Furthermore, as she stood uncomfortable, swaying foot-to-foot, “wishing she could talk like a lady and that an education had made words able to come when she bid and to dance to her thoughts.”
The golden ticket of education
Sometimes, people ask me why I’m going for my doctorate. I have a tough time answering this question. Because I’m a nerd who loves school? Because my employer is gracious enough to reimburse my tuition? Because it makes me a more knowledgeable teacher?
All these are true. But, I like education simply because it has provided me with the art of language. You know what it feels like to be frustrated when words fail to rescue you. You have these feelings, but no way to communicate. While I have a long way to go, reading, writing, and researching has helped me to express myself – just like Delia wanted to.
For some, generational poverty can hold people back. It’s difficult to break a cycle. However, Taylor wanted her 1920s readers to know there is hope.
First, Delia sent her son to school. Learning to read served as the first step toward upward social mobility.
However, just like famed abolitionist Frederick Douglass, Hargraves mourned the freedom of his books. He could weave in and out of stories, experiencing an imagined life of faraway characters, but lacked the power to experience life himself.
Hargraves found this frustrating. “Why does she let me learn to read and see what other kinds of life are like, when I gotta live in an alley, and live like a hog?” he asked.
Eventually, Hargraves’ ability to read allowed him to follow his dreams of writing screenplays (what Taylor herself did as well). Plus, reading and education gives people something more to talk about than just the weather. As Eleanor Roosevelt said, “Great minds discuss ideas; average minds discuss events; small minds discuss people.” Books gave Hargraves deeper ideas that he could share with the rest of the world.
However, even with his money and library, Hargraves still could not muster up the courage to ask Frances to marry him. The smell of yellow soap and wooden steps acted as a fence, a barrier to reach toward his potential.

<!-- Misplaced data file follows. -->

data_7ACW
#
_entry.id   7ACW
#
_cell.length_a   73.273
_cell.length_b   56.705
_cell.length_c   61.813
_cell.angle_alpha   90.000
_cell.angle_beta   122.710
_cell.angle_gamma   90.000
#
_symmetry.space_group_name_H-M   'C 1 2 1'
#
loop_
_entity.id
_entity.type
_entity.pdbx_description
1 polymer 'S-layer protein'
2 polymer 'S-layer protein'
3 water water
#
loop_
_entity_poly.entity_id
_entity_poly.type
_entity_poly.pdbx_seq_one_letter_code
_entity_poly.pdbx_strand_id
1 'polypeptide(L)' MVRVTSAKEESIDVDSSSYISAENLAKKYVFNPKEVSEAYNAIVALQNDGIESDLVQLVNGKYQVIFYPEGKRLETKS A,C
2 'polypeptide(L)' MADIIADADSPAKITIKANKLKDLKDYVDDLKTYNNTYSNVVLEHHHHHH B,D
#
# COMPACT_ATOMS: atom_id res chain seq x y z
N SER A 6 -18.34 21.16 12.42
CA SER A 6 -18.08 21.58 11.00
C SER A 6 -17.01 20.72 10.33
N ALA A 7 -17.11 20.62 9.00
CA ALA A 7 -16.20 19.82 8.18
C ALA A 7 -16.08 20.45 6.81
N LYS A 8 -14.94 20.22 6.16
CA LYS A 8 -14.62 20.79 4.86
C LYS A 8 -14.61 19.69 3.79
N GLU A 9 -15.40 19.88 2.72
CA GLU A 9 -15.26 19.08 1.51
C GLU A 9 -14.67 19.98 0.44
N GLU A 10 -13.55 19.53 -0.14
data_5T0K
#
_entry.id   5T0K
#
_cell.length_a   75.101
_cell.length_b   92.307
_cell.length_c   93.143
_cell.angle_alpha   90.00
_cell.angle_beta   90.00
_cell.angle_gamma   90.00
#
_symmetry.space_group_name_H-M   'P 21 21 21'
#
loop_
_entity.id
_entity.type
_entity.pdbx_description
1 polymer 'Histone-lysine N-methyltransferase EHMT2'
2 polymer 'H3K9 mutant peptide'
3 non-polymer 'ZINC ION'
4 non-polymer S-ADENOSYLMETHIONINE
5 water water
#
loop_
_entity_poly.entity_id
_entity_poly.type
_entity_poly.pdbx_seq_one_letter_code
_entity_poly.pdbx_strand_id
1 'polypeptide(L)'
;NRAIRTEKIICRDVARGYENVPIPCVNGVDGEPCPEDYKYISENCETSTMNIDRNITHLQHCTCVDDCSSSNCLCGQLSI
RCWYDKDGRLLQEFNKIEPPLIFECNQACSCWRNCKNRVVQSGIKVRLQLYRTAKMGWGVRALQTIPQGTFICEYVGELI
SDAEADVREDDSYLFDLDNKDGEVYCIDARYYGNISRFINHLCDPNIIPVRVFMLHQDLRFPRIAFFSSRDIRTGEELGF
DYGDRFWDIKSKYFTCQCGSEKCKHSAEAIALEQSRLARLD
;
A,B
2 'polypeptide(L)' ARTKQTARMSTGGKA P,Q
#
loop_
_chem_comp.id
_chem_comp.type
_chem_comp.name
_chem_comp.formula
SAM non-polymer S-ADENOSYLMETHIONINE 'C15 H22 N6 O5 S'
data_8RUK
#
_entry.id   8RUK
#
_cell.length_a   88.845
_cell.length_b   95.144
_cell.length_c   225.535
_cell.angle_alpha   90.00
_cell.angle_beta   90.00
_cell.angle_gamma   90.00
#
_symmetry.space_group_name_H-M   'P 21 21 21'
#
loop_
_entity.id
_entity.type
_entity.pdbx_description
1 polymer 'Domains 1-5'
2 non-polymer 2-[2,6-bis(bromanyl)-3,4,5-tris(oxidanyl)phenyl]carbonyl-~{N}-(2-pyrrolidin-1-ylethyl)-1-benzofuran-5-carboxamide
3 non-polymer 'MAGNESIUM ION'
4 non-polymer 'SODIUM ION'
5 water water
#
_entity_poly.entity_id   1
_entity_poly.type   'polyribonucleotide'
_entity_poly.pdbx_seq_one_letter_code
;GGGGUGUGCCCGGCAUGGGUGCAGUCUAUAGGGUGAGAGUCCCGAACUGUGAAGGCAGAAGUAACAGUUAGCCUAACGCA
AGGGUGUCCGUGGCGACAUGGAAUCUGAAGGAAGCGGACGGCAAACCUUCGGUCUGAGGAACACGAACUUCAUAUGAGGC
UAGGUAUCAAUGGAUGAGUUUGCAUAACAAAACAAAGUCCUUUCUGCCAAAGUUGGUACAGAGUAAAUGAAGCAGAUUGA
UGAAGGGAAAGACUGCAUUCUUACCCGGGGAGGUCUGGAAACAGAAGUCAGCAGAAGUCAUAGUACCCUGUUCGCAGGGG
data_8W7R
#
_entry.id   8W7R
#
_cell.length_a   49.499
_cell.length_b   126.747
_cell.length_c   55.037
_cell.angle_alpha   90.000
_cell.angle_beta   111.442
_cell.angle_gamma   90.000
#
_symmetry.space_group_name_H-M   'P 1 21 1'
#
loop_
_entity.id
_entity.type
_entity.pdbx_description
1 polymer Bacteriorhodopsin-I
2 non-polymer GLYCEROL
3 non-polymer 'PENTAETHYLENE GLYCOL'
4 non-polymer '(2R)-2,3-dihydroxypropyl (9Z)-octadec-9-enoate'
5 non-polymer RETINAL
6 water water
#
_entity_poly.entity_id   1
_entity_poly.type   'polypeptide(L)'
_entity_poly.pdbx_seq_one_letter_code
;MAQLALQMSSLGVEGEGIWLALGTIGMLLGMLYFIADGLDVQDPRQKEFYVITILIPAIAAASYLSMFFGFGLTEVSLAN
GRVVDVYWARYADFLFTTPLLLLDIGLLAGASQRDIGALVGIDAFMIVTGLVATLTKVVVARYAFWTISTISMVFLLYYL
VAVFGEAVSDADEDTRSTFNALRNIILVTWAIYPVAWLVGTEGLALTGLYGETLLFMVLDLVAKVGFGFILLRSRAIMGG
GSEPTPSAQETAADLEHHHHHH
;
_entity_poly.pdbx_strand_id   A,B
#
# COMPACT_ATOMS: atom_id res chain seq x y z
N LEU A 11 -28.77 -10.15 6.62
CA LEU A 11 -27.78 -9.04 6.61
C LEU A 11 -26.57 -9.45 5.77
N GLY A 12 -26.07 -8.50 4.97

Transplanting himself from poverty to a middle-upper standard of living, his mental landscape kept him in the alley.
In the end, Frances must encourage Hargraves to let go of the past. “‘Think of those things, if you like,” Frances told Hargraves, “but don’t let them hurt you!”
The point of the book is that life is an echo-chamber. Calling it echo-theory, Taylor argues that the beliefs we have of ourselves project into the world. Then, those projections echo back to us, making those ideologies a reality. Hargraves let his humble beginnings restrict him from reaching toward his fullest potential.
Like a mirror, life reflects the confidence we hold in ourselves.
Delia hadn’t known of nature v. nurture. Taylor wrote, “Had Delia heard of ‘heredity’ and ‘environment’ she would, in all probability, have thought them the names of sleeping-cars, or of romantic isles, but she believed, all unknowingly, in the first, though the second had more to do with Theodore Hargraves Bradly’s making.”
In other words, it doesn’t matter about class. Ethics, love, and character matter more. Coming from a working-class background myself – complete with an alley and wooden steps – the years have taught me that a good inheritance consists of a well-intentioned moral compass, not money.
Taylor ends the book with those quote: “Yellow soap is still a wall, but it is rose-grown, sheltering, and there are two behind it.”
If you want to find out if Frances and Hargraves’ relationship ends happily or as a tragedy, “Yellow Soap” is available on Google Books at no cost.
Who was Katharine Haviland Taylor?
Born in Minnesota in 1891, Taylor moved to York in 1906 because her father, the Rev. Arthur Russell Taylor, served as rector of St. John’s Episcopal Church. Dying in 1941, she lived most of her life in York and is buried at Saint Johns Episcopal Churchyard.
She wrote over twenty books including Barbara from Baltimore, Cecilia of The Pink Roses (her first book published in 1917 turned into a movie), and Back Roads. List of her other books HERE. She also wrote more than 1,500 articles, short stories, poems, serials, and one-act plays. Some of her short stories were turned into film. “Failure,” for example came out in 1933.
Other books used York as inspiration such as The 900 Block (based off East Market Street where she lived on the 1400 block) and The Boulevard (based off Elmwood Boulevard). Characters were all fictitious, so she said.
Jim McClure wrote about her award from American Association of University Women (AAUW) in 1984 and June Lloyd wrote about Katherine’s work as an artist.
June Lloyd’s in-depth story of Katharine can be found HERE.